TABLE 7______________________________________Composition of Polyurethane      Method        Conventional Method                       Instant InventionComposition  (parts by wt)  (parts by wt)______________________________________(a) Diisocyanate        96.26          96.26(VM-30)(b) Polyether Polyol        100            100(GE-330)Ethylene Glycol        16.4           14.76Hydroquinone --             2.91*Glass Fiber --             23.53DABCO        0.1            0.1DBTDL        0.3            0.3DC-5043      2.0            2.0______________________________________ *EC10-W (Vetrotox)

Table 8 clearly shows that flexural strength and flexural modulus increased about 10 times, and heat sag increased about 5 times.

              TABLE 8______________________________________Comparison of Physical PropertiesPhysical   Testing        Conventional                             InstantProperties   Method         Product    Invention______________________________________Tensile ASTM D-412     213        218.5Strength(kg/cm2)Flexural   ASTM D-790     41.9       420Strength(kg/cm2)Flexural   ASTM D-790     1050       10580Modulus(kg/cm2)Tear    ASTM D-624     56.5       87.0Strength(kg/cm)Hardness   ASTM D-2240    60         72(Shore D)Heat Sag   ASTM D-3769    15.25      3.52(m/m)______________________________________
Patent Citations
Cited PatentFiling datePublication dateApplicantTitle
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Referenced by
Citing PatentFiling datePublication dateApplicantTitle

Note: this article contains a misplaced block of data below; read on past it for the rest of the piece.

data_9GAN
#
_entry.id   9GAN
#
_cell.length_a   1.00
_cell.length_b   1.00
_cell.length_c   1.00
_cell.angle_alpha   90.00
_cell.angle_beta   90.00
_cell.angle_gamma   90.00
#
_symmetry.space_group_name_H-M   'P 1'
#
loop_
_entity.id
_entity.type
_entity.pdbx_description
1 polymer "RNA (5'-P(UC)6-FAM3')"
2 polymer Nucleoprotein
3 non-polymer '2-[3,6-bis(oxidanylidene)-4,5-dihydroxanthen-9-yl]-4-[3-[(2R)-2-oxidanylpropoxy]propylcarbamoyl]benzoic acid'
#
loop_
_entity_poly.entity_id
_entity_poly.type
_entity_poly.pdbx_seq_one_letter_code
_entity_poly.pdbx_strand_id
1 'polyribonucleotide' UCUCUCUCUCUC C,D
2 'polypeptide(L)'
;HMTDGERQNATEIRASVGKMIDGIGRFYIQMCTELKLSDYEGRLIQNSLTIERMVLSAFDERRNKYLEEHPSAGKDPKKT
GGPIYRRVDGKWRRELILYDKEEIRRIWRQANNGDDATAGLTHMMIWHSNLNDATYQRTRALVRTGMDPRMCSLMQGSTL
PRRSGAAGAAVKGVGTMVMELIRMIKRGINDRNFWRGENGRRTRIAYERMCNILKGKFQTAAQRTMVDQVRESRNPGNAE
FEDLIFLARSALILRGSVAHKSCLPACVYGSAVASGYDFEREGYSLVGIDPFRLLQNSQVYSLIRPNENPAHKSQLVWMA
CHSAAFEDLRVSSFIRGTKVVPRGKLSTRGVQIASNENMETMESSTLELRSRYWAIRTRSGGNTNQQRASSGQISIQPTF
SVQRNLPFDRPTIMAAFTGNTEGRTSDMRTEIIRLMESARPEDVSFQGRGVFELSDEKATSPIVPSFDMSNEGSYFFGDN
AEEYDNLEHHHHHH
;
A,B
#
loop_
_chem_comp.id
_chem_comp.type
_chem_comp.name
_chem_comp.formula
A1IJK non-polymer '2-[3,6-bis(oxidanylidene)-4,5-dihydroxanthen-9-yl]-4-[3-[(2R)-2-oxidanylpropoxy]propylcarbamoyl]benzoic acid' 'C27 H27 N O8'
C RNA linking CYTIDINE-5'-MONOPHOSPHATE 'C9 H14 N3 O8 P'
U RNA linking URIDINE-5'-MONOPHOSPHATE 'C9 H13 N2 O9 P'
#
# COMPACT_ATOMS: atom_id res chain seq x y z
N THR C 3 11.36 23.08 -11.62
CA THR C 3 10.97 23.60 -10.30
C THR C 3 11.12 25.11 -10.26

US4583921 *Dec 28, 1984Apr 22, 1986Speck-Kolbenpumpen-Fabrik Otto Speck KgPlunger pump
US5219974 *Apr 21, 1989Jun 15, 1993Kimberly-Clark CorporationThermally reversible polymer sheets and method of forming the same
US5491210 *Apr 21, 1989Feb 13, 1996Kimberly-Clark CorporationThermally reversible polymers
US5496496 *Feb 10, 1993Mar 5, 1996Takeda Chemical Industries, Ltd.Process for producing polyurethane elastomers
US6562933Sep 27, 1999May 13, 2003Sanyo Chemical Industries, Ltd.Polyurethane resin type composition for slush molding
US7308889Mar 20, 2006Dec 18, 2007Westport Power Inc.High pressure gaseous fuel supply system for an internal combustion engine and a method of sealing connections between components to prevent leakage of a high pressure gaseous fuel
DE19942113B4 *Sep 3, 1999Nov 9, 2006Sanyo Chemical Industries, Ltd.Zusammensetzung vom Typ eines Polyurethanharzes, die zur Verformung mittels des Sturzgiessverfahrens geeignet ist
EP0556758A2 *Feb 13, 1993Aug 25, 1993Takeda Chemical Industries, Ltd.Process for producing polyurethane elastomers
WO1997011980A1 *Sep 5, 1996Apr 3, 1997Dow Chemical CoThermoplastic polyurethanes containing units of an aromatic diol
Classifications
U.S. Classification528/53, 528/80, 528/54, 528/84, 524/871, 528/85, 528/58, 525/454, 528/55, 528/83, 528/76, 524/876, 524/875
International ClassificationC08G18/32, C08G18/66, C08G18/38
Cooperative ClassificationC08G18/6607, C08G2120/00, C08G18/3221, C08G18/3215, C08G18/3872
European ClassificationC08G18/66C2, C08G18/32A5, C08G18/32A8, C08G18/38H9B5
Legal Events
DateCodeEventDescription
Nov 24, 1998FPExpired due to failure to pay maintenance fee
Effective date: 19980911
Sep 13, 1998LAPSLapse for failure to pay maintenance fees
Apr 7, 1998REMIMaintenance fee reminder mailed
Mar 1, 1994FPAYFee payment
Year of fee payment: 4